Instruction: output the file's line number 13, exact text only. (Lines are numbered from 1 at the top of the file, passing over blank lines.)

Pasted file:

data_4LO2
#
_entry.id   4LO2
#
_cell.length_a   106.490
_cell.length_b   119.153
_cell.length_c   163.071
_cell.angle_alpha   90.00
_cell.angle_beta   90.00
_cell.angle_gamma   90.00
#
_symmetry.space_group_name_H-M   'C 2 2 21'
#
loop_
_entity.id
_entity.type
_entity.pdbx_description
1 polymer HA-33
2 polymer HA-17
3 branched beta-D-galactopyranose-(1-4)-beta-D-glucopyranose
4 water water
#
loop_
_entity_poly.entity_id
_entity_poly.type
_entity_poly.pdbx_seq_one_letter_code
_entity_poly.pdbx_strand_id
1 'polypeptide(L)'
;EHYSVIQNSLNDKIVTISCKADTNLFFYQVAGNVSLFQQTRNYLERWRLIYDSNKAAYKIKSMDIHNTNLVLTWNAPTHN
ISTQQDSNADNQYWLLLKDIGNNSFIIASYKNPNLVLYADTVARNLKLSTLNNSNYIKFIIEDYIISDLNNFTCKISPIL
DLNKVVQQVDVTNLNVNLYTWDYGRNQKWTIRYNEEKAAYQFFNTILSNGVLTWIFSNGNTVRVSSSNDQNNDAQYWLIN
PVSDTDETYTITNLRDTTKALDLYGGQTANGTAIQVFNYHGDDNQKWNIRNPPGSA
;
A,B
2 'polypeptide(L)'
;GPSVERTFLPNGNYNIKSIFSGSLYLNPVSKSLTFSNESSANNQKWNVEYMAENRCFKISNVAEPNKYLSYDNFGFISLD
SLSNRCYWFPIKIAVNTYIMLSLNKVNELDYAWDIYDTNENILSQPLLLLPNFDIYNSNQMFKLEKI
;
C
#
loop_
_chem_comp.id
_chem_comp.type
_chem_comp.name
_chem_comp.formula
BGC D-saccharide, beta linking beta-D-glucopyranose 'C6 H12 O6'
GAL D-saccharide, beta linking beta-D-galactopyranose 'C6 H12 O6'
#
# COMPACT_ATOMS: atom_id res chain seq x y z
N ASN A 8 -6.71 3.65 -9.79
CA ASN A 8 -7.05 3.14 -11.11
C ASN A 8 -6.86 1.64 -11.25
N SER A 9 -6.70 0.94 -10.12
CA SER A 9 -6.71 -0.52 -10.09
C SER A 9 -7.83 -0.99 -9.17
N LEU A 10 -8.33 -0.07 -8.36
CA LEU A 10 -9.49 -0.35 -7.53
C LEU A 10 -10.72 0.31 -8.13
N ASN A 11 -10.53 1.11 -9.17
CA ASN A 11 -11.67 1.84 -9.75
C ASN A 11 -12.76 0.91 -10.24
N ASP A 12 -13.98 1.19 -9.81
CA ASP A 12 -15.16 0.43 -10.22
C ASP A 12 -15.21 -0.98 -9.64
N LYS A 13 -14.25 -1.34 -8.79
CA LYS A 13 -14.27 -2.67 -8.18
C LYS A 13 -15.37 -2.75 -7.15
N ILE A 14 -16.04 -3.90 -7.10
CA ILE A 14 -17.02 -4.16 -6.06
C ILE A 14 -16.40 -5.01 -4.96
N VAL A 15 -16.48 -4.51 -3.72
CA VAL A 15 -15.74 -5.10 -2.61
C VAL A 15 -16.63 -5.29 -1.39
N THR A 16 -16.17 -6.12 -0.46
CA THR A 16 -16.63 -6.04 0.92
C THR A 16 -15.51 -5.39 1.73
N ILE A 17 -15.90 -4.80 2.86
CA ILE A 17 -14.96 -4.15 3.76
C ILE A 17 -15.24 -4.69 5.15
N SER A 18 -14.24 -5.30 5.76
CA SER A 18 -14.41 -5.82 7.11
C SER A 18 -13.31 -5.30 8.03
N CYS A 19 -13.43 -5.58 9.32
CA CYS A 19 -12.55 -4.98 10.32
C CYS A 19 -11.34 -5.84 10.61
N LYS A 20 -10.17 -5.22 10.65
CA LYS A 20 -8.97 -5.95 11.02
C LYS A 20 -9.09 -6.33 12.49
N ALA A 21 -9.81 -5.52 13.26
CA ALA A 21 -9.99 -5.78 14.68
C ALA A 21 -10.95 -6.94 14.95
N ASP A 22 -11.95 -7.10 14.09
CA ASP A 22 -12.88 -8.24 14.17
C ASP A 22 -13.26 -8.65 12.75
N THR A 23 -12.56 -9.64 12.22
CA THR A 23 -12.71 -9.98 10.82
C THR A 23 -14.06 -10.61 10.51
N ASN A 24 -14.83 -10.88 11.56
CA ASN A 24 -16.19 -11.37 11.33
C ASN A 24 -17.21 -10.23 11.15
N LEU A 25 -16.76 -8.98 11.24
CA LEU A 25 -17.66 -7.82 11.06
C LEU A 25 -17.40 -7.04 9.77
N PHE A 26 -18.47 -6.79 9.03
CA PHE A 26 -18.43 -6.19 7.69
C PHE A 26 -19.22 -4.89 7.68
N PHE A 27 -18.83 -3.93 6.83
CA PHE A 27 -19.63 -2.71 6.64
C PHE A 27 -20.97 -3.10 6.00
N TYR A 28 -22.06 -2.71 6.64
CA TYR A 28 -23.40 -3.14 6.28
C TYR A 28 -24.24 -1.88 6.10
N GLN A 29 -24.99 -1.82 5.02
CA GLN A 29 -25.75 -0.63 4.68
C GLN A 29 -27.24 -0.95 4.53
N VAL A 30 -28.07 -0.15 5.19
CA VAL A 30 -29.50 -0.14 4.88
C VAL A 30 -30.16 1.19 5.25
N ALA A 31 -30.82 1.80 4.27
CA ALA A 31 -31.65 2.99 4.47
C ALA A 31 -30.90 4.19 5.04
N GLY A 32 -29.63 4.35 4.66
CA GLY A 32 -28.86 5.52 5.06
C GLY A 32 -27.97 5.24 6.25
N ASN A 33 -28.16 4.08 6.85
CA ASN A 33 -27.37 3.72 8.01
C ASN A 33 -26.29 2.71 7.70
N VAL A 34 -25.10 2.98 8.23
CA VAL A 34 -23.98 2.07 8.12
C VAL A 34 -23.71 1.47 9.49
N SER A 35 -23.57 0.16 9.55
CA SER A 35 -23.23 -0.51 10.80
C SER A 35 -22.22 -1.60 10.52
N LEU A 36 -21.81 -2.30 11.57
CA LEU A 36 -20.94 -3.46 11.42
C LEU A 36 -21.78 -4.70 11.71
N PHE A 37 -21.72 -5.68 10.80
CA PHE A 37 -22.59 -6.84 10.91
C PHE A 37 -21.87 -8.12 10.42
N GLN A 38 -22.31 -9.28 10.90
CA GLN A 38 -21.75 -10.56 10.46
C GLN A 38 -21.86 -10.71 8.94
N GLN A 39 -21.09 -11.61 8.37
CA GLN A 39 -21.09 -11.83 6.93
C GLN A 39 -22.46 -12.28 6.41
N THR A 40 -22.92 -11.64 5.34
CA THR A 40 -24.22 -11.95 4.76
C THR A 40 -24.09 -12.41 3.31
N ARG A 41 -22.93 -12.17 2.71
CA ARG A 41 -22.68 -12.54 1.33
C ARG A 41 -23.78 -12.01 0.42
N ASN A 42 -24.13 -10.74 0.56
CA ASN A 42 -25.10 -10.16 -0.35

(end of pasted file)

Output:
#